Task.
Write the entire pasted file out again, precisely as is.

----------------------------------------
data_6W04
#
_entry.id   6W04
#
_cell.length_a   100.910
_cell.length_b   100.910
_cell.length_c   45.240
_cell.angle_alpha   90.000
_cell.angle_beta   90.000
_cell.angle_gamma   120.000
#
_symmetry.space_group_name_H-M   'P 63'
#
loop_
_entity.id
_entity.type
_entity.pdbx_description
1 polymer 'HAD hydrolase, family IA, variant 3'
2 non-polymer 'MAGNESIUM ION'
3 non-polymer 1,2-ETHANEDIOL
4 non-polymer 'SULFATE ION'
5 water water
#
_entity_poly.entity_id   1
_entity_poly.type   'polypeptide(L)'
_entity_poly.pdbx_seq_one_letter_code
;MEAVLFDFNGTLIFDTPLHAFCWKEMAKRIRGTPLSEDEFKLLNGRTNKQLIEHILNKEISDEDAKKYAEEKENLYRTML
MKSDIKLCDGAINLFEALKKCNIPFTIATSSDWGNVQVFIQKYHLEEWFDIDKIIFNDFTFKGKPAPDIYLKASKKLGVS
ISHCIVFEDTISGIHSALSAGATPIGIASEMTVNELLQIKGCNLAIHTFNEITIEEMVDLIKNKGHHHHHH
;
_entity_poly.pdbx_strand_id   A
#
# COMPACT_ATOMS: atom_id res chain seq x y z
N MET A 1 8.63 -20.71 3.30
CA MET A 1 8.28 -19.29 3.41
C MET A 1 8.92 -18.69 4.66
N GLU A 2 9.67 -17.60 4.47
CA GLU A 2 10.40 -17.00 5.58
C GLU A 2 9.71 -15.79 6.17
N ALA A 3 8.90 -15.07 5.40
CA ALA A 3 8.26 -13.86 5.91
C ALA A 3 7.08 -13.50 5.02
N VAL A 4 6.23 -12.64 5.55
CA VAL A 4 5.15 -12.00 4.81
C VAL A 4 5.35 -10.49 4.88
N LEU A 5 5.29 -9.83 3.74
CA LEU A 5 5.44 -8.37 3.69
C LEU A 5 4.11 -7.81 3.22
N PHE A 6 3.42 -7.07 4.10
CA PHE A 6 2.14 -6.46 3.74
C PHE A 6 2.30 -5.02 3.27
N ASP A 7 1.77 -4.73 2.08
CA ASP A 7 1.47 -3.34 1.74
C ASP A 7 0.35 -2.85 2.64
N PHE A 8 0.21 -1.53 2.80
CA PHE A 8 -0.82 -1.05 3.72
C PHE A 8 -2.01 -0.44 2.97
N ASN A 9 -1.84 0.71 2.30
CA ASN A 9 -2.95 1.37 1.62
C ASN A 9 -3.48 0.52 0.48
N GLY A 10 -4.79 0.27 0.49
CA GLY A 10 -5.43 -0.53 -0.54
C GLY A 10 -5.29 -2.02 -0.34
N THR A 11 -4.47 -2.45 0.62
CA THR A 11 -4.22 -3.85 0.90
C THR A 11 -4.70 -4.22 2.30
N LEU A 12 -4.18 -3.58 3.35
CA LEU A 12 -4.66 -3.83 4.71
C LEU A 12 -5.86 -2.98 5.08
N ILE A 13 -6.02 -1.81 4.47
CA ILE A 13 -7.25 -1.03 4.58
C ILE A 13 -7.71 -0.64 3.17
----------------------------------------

data_6W04
#
_entry.id   6W04
#
_cell.length_a   100.910
_cell.length_b   100.910
_cell.length_c   45.240
_cell.angle_alpha   90.000
_cell.angle_beta   90.000
_cell.angle_gamma   120.000
#
_symmetry.space_group_name_H-M   'P 63'
#
loop_
_entity.id
_entity.type
_entity.pdbx_description
1 polymer 'HAD hydrolase, family IA, variant 3'
2 non-polymer 'MAGNESIUM ION'
3 non-polymer 1,2-ETHANEDIOL
4 non-polymer 'SULFATE ION'
5 water water
#
_entity_poly.entity_id   1
_entity_poly.type   'polypeptide(L)'
_entity_poly.pdbx_seq_one_letter_code
;MEAVLFDFNGTLIFDTPLHAFCWKEMAKRIRGTPLSEDEFKLLNGRTNKQLIEHILNKEISDEDAKKYAEEKENLYRTML
MKSDIKLCDGAINLFEALKKCNIPFTIATSSDWGNVQVFIQKYHLEEWFDIDKIIFNDFTFKGKPAPDIYLKASKKLGVS
ISHCIVFEDTISGIHSALSAGATPIGIASEMTVNELLQIKGCNLAIHTFNEITIEEMVDLIKNKGHHHHHH
;
_entity_poly.pdbx_strand_id   A
#
# COMPACT_ATOMS: atom_id res chain seq x y z
N MET A 1 8.63 -20.71 3.30
CA MET A 1 8.28 -19.29 3.41
C MET A 1 8.92 -18.69 4.66
N GLU A 2 9.67 -17.60 4.47
CA GLU A 2 10.40 -17.00 5.58
C GLU A 2 9.71 -15.79 6.17
N ALA A 3 8.90 -15.07 5.40
CA ALA A 3 8.26 -13.86 5.91
C ALA A 3 7.08 -13.50 5.02
N VAL A 4 6.23 -12.64 5.55
CA VAL A 4 5.15 -12.00 4.81
C VAL A 4 5.35 -10.49 4.88
N LEU A 5 5.29 -9.83 3.74
CA LEU A 5 5.44 -8.37 3.69
C LEU A 5 4.11 -7.81 3.22
N PHE A 6 3.42 -7.07 4.10
CA PHE A 6 2.14 -6.46 3.74
C PHE A 6 2.30 -5.02 3.27
N ASP A 7 1.77 -4.73 2.08
CA ASP A 7 1.47 -3.34 1.74
C ASP A 7 0.35 -2.85 2.64
N PHE A 8 0.21 -1.53 2.80
CA PHE A 8 -0.82 -1.05 3.72
C PHE A 8 -2.01 -0.44 2.97
N ASN A 9 -1.84 0.71 2.30
CA ASN A 9 -2.95 1.37 1.62
C ASN A 9 -3.48 0.52 0.48
N GLY A 10 -4.79 0.27 0.49
CA GLY A 10 -5.43 -0.53 -0.54
C GLY A 10 -5.29 -2.02 -0.34
N THR A 11 -4.47 -2.45 0.62
CA THR A 11 -4.22 -3.85 0.90
C THR A 11 -4.70 -4.22 2.30
N LEU A 12 -4.18 -3.58 3.35
CA LEU A 12 -4.66 -3.83 4.71
C LEU A 12 -5.86 -2.98 5.08
N ILE A 13 -6.02 -1.81 4.47
CA ILE A 13 -7.25 -1.03 4.58
C ILE A 13 -7.71 -0.64 3.17